Why Clinton’s Efforts to Bring Peace to the Middle East Must Fail

by | Sep 25, 2000

One crucial element of Clinton’s legacy is his desire to be remembered as the American President finally responsible for ensuring peace in the Middle East. To that end, he has pressured the Israelis and showered favors on a life-long, Palestinian terrorist in an effort to force agreements over land disputes. As efforts of this sort […]

One crucial element of Clinton’s legacy is his desire to be remembered as the American President finally responsible for ensuring peace in the Middle East. To that end, he has pressured the Israelis and showered favors on a life-long, Palestinian terrorist in an effort to force agreements over land disputes. As efforts of this sort have failed in the past, this one is also doomed for failure because it, like others before, is based on the same false premise.

The essential idea behind Clinton’s efforts (and all the others) is that sacrifice is required to ensure peace. In this case, Clinton’s goal is to coerce Israel to sacrifice their land and defensive requirements to appease a tribe that has been trying to exterminate the Israelis for decades. Sacrifice, however, will not create peace; it will only make the Israelis more nervous and defensive, and also encourage future Palestinian claims against Israel. Ask Neville Chamberlain how effective this kind of foreign policy is. (He appeased Hitler during World War II — Editor).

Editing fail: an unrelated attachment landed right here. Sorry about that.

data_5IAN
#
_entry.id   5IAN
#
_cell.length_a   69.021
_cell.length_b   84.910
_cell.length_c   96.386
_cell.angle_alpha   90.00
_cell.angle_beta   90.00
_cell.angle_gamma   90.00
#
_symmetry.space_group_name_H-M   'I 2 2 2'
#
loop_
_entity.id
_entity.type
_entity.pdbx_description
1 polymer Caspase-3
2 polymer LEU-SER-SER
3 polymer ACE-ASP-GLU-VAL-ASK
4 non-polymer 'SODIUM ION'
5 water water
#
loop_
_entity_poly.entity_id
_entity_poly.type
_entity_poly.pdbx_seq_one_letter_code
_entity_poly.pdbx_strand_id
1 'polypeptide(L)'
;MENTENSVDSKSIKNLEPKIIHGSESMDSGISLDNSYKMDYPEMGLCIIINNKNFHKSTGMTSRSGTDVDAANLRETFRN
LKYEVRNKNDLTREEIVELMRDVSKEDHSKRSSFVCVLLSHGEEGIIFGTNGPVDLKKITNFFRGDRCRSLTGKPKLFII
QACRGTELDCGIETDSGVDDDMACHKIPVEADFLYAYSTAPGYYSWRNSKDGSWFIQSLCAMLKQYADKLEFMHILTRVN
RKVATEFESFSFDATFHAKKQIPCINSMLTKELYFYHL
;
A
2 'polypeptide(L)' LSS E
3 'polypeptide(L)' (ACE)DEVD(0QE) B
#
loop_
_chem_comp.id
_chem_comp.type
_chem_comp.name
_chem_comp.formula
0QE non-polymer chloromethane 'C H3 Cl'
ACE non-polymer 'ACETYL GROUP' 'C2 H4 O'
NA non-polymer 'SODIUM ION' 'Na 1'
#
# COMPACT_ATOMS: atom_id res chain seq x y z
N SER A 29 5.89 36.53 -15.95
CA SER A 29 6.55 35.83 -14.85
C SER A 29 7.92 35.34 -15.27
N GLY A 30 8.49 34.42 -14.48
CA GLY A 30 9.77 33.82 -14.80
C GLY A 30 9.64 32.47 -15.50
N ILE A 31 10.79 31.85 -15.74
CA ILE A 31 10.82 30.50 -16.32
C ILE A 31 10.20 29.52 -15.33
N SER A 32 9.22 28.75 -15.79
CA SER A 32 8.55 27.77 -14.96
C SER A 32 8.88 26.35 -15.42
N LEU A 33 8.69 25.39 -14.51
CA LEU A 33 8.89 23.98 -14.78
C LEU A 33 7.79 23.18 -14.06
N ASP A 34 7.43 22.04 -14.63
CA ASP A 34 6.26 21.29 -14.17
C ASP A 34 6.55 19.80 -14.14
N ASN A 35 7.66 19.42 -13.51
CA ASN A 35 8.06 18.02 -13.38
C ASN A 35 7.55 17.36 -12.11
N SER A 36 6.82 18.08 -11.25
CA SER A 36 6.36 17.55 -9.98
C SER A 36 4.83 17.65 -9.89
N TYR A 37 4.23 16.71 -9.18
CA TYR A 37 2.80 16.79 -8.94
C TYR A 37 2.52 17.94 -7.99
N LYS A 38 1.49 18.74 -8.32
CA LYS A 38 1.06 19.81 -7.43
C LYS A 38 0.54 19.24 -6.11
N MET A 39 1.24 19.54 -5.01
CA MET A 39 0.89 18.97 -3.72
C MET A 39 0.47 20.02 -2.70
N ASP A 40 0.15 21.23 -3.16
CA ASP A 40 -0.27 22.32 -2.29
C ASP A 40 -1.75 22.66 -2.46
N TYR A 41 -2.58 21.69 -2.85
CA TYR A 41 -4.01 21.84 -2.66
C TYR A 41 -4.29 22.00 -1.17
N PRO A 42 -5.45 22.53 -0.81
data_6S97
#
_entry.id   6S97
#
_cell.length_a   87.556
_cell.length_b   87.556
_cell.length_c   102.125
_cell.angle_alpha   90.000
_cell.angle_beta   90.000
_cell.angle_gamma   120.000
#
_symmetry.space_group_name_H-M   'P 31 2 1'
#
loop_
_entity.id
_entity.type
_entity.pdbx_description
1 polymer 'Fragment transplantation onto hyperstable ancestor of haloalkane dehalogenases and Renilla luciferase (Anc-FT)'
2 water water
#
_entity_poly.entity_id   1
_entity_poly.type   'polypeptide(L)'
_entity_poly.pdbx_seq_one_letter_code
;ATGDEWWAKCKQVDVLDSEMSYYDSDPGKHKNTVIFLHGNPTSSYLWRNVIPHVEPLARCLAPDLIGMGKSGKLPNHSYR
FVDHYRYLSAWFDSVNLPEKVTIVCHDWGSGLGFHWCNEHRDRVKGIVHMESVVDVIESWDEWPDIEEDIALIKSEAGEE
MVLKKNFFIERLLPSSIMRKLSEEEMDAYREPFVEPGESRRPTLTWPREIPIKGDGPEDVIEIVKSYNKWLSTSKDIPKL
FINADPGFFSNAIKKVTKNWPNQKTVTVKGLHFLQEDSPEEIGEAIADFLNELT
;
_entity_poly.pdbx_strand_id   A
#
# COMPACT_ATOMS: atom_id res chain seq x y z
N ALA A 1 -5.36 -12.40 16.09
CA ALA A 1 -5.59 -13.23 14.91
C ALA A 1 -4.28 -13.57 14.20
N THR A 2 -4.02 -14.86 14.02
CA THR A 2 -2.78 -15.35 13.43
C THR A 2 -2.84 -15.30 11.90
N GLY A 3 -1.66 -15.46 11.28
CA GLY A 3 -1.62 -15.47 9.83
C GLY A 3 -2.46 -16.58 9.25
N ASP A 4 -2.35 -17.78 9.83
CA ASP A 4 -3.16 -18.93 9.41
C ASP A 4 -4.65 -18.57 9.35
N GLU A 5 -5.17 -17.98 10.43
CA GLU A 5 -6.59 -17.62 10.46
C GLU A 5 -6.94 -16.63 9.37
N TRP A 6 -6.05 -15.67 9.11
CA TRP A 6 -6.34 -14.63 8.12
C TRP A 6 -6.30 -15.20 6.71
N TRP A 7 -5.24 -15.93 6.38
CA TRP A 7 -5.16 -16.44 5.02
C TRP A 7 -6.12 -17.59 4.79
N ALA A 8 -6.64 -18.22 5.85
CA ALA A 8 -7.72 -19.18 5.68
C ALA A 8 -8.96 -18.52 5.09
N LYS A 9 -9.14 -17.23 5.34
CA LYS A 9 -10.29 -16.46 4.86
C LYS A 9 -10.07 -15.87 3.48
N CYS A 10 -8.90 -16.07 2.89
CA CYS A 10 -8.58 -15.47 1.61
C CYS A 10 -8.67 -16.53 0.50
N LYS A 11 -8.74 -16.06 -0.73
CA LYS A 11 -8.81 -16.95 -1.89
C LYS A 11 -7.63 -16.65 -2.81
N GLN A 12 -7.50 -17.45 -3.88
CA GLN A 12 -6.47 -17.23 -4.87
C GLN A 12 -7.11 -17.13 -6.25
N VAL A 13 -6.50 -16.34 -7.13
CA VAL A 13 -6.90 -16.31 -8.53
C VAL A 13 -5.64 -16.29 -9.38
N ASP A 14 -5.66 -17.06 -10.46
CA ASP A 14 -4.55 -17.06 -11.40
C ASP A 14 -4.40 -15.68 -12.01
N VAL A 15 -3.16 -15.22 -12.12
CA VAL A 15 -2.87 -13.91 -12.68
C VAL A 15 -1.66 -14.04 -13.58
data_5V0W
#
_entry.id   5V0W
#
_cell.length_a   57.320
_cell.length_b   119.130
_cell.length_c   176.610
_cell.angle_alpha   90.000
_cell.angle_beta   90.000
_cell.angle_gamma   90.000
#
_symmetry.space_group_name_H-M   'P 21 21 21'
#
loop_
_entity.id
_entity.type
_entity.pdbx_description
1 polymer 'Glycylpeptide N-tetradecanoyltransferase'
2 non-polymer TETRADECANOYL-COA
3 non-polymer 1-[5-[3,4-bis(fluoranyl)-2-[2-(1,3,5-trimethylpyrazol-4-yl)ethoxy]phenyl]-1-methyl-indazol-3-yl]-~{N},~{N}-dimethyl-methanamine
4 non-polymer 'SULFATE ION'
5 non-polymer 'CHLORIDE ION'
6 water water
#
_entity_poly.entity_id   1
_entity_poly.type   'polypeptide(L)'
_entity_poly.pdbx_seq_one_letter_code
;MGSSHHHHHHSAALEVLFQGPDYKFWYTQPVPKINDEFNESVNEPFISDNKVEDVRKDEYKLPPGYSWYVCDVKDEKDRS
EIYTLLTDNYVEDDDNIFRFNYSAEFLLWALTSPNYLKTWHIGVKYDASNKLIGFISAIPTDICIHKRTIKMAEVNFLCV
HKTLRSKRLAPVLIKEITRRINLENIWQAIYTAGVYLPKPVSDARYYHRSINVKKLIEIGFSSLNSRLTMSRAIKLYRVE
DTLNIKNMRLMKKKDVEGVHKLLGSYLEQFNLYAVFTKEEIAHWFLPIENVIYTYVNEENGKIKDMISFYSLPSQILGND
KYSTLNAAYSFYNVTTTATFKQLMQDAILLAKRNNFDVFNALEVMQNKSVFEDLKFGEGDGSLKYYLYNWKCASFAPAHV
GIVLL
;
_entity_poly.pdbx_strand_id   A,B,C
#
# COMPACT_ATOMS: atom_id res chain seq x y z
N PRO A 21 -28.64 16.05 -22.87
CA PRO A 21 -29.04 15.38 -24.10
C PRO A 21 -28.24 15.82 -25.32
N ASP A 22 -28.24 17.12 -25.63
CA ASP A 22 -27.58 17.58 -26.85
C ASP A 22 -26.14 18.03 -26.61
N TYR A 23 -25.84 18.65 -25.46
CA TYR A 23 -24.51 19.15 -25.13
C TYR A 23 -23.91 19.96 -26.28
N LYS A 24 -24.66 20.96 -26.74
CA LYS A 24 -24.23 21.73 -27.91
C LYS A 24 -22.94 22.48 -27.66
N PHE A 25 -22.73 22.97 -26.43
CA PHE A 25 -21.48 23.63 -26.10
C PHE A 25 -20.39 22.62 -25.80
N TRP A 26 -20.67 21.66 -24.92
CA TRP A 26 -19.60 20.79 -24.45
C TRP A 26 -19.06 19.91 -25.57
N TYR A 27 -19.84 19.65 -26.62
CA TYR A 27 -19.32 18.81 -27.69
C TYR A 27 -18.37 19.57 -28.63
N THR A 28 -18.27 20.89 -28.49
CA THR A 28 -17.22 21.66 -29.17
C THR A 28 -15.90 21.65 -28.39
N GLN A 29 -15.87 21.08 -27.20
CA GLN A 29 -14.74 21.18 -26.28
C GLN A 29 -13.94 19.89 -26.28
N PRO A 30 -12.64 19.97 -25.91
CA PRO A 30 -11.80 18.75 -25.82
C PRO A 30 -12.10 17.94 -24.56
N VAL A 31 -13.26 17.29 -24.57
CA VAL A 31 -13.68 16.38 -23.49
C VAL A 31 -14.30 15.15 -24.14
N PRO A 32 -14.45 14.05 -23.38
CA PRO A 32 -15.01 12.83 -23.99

The only way to ensure peace is not to sacrifice one’s interests, but to identify and pursue them. For example, recent discoveries of gas off the Israeli-Palestinian shoreline, combined with the material greed required to extract these resources, are all that is necessary to catalyze a lasting peace if only the two parties had the wisdom of avarice.

Profit, and the possibility of a self-sustaining energy system, should be enough to motivate anyone to cooperate on extracting the estimated 5 trillion cubic feet of proven gas reserves, and it all depends on an essential element of peace: the repudiation of collectivism in favor of individualism and everything that entails.

For example, making money on such activity demands the recognition of property rights–the recognition that those who create wealth have the right to dispose of it. The idea of property rights rests on that of individual rights–the recognition that the individual–not any state or collective–has the moral autonomy to pursue his own values, create his own fortune and make his own life.

In other words, if the Israelis and Palestinians were greedy enough to want to become the next squillionaires of the Middle East, they need only recognize the enormous potential value of those newly discovered reserves and set out to undercut the monopolists of OPEC. Were the Palestinians to drop their altruist demands for Israeli capitulation and say, “Here’s an opportunity to make some money,” the rationalizations behind their hostility would lose their significance.

Is this Utopian? Absolutely. To expect that the Palestinians would abandon their tribal and religious hostility for the Jews (and that the Jews would abandon their own socialistic tendencies) is more than na

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Andrew Lewis is a senior writer for the Ayn Rand Institute in Irvine, Calif. The Institute promotes the philosophy of Ayn Rand, author of Atlas Shrugged and The Fountainhead.

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